Monthly Archives: March 2021

Simple Outdoor Activities for Families This Spring

If you want to significantly improve the health of yourself and your loved ones, science overwhelmingly agrees: stop spending so much time indoors. Make time to get outside and get your blood pumping while you are out there.

According to the School of Health and Human Performance at Dublin City University (DCU), even short walks around the neighborhood can be enormously restorative. “From the neurons in your brain to the blood vessels in your small toe, there isn’t a body part that isn’t positively affected by even a 15-minute walk,” Professor Niall Moyna tells RTE. “The impact [of] exercise on mental health is incalculable.”

It is important to weigh the effects of our everyday activities on our mental health — and particularly on our children’s emotional well-being. Countless studies show that children are struggling right now and that the rates of depression and anxiety amongst young children and teens are higher than ever before. Spending time outside can change that.

Consider these simple outdoor activities for families. Spend more quality time as a family and ensure the well-being of all family members, young and old.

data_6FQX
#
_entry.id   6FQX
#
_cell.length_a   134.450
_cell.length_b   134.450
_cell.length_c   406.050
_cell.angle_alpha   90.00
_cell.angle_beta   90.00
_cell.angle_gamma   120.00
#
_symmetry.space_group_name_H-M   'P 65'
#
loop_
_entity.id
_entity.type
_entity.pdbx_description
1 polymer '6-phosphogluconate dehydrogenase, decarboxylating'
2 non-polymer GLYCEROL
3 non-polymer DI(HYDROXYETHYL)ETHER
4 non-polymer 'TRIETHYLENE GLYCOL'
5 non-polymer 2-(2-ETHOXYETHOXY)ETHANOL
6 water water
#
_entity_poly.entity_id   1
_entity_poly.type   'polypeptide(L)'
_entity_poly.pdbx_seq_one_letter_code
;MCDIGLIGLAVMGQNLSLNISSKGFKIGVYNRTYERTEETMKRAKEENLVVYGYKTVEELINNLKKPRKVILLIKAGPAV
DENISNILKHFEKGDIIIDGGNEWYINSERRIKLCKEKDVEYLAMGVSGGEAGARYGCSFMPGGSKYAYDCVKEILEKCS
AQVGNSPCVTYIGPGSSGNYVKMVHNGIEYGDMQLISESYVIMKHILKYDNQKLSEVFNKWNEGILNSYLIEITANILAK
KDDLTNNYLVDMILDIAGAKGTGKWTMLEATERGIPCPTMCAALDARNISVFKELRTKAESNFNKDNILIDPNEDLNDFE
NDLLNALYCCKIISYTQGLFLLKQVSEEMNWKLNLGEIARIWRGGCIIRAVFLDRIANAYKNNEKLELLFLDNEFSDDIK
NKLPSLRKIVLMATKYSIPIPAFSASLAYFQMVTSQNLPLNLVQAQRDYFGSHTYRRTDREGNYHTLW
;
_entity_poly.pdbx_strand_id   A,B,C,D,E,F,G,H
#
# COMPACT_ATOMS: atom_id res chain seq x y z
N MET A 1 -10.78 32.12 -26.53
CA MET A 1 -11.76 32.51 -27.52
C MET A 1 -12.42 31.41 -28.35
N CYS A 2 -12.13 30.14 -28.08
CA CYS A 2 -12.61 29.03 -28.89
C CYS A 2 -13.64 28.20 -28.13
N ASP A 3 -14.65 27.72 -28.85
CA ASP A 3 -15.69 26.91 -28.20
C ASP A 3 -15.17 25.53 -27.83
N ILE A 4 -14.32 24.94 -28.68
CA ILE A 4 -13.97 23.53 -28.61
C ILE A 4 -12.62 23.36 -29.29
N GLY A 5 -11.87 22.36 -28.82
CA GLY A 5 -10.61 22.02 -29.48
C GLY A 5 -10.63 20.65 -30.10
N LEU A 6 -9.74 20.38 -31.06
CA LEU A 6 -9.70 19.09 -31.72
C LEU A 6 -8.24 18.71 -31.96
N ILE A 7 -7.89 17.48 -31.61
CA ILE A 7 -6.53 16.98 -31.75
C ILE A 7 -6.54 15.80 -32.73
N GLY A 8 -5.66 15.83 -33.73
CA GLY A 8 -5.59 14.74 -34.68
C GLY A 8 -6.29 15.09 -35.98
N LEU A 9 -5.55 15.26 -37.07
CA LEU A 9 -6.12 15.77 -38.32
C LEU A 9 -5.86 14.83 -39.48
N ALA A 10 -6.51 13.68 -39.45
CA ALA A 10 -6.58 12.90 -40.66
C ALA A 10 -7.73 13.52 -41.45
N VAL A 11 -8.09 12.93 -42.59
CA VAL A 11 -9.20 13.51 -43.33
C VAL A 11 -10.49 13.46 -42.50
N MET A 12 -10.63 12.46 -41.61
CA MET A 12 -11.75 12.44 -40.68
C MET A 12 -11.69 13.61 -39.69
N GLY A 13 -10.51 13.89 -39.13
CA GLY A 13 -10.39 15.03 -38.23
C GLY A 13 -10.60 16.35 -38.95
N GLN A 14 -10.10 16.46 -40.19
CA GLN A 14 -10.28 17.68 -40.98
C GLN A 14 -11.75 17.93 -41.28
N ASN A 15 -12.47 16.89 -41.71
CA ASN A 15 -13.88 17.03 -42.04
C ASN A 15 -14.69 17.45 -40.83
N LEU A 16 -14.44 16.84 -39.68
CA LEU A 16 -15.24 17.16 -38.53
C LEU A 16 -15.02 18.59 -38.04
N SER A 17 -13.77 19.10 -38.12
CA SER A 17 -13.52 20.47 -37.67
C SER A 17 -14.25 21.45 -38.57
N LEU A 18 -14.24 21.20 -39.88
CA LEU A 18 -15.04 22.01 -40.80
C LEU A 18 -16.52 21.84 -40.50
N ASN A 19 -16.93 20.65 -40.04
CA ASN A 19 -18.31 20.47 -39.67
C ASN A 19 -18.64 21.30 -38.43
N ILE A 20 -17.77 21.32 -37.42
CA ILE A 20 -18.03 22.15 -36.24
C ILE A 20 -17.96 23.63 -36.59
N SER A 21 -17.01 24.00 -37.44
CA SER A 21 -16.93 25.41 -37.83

Why Is it Important for Kids to Get Outside?

For children and teens, getting outside is just as important as regular visits to the family physician. Learn how simple outdoor activities for families improve mental and physical health.

  • Spending time outdoors lowers cortisol and improves mood. Spending time in nature reduces the stress hormone cortisol and boosts the feel-good hormone serotonin. The effect is having more energy, feeling calmer, and lowering rates of anxiety and depression.
  • Being outside promotes better health and wellness. Did you know that spending time outdoors can literally improve your immune system? Time spent outdoors increases your exposure to vitamin D, and vitamin D plays a key role in maintaining your immune system. The great outdoors also expose you to more oxygen — important for thriving white blood cells — and a greater number of phytoncides, a chemical from trees that naturally fights germs.
  • Time outdoors is correlated with regular exercise and stronger bones and muscles. Finally, being outside encourages you and your family to take part in healthy outdoor activities, like hiking, swimming, cycling, gardening, and more. These activities use and strengthen multiple muscle groups, increase bone density, and improve balance.

Try a Unique Activity

Simple outdoor activities for families do not have to be a bore. Mix things up this spring by choosing a unique activity that is accessible to all members of the family. Examples of unique activities include jumping on a trampoline, slacklining, and archery. See below for a more in-depth look at each activity.